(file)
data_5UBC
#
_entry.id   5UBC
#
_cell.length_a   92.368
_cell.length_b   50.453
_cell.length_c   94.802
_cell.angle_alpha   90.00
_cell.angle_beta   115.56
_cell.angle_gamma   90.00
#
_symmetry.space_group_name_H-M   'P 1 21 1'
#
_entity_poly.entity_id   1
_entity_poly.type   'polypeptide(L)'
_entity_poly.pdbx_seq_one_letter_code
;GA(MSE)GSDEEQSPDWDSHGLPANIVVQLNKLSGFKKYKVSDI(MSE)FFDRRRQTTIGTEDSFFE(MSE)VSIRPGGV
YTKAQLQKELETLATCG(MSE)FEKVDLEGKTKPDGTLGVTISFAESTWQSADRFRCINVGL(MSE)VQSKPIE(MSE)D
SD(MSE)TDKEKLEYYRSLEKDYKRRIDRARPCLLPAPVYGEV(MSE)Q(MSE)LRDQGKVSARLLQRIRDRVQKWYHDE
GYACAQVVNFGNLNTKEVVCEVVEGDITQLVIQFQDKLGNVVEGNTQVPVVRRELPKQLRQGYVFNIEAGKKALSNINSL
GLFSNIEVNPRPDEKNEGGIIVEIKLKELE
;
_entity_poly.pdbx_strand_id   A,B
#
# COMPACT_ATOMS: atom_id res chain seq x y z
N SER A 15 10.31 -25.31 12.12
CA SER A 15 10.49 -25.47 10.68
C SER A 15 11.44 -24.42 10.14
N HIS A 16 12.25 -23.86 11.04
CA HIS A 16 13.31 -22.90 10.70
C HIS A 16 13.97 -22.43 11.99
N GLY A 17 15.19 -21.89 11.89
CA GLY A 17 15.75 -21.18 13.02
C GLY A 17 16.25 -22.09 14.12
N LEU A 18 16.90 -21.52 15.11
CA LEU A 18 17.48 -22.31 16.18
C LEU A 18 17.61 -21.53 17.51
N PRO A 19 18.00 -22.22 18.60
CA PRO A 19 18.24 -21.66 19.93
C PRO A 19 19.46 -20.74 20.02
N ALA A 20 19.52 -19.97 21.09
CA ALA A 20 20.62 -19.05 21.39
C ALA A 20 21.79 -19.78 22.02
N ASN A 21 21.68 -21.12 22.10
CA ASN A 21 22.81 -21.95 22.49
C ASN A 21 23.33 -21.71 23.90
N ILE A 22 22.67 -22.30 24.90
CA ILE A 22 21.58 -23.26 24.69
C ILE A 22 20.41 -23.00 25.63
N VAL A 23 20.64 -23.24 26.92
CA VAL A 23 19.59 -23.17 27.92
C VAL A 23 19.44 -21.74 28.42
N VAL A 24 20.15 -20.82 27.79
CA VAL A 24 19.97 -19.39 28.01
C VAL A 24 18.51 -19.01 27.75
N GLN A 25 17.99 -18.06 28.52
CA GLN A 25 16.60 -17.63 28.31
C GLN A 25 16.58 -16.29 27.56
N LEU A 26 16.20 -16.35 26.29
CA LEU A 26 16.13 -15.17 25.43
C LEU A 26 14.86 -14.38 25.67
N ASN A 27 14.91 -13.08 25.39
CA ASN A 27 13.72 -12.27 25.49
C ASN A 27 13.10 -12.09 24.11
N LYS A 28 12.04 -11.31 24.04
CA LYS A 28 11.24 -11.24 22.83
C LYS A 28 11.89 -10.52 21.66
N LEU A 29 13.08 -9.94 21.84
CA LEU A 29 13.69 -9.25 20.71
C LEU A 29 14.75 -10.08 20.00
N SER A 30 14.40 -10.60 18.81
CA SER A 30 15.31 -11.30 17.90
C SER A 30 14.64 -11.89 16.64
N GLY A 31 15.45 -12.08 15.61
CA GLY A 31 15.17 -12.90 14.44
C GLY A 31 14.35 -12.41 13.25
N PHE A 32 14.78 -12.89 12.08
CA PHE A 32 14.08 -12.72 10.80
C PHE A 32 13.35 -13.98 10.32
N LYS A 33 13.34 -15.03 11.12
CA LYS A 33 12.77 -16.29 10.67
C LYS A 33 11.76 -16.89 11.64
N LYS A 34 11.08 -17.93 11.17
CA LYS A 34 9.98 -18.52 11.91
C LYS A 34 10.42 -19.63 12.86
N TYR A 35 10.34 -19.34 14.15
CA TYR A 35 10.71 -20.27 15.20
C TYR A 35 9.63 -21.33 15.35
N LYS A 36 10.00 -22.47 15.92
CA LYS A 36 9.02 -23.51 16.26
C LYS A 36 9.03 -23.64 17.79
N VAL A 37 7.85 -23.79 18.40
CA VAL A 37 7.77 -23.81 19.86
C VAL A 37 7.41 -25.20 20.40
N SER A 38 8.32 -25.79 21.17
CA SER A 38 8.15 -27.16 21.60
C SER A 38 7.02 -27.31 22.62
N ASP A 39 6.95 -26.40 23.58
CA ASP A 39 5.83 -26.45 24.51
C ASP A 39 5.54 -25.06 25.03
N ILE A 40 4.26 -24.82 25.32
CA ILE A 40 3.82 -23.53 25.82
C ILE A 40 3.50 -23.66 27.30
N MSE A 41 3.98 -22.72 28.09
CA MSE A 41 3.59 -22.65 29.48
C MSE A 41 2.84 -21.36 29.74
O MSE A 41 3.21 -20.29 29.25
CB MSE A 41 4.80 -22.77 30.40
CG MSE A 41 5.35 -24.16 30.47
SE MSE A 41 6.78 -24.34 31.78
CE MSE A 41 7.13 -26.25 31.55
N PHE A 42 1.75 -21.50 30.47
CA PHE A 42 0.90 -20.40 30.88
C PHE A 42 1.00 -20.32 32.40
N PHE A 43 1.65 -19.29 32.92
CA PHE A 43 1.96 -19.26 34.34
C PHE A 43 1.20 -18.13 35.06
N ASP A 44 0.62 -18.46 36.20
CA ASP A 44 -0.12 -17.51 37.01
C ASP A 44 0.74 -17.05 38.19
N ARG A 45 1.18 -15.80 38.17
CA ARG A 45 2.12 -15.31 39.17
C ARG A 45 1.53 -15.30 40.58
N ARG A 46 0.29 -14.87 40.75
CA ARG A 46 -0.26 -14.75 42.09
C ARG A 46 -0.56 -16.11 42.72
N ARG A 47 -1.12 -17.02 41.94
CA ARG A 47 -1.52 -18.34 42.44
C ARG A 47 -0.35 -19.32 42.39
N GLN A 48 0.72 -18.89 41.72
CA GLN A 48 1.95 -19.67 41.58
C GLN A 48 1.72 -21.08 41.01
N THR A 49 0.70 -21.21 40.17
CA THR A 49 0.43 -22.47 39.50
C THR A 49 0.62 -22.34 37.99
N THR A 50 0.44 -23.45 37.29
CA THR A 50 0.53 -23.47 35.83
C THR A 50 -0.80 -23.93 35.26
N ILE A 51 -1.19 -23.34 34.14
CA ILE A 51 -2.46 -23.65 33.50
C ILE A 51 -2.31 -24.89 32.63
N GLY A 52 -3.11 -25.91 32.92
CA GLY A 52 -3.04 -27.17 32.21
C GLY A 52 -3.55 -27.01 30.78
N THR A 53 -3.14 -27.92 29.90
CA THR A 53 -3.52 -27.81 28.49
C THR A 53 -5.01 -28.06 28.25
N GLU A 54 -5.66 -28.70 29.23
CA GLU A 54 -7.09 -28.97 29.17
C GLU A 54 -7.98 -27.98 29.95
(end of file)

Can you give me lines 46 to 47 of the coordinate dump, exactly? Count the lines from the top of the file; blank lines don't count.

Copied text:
C ASN A 21 23.33 -21.71 23.90
N ILE A 22 22.67 -22.30 24.90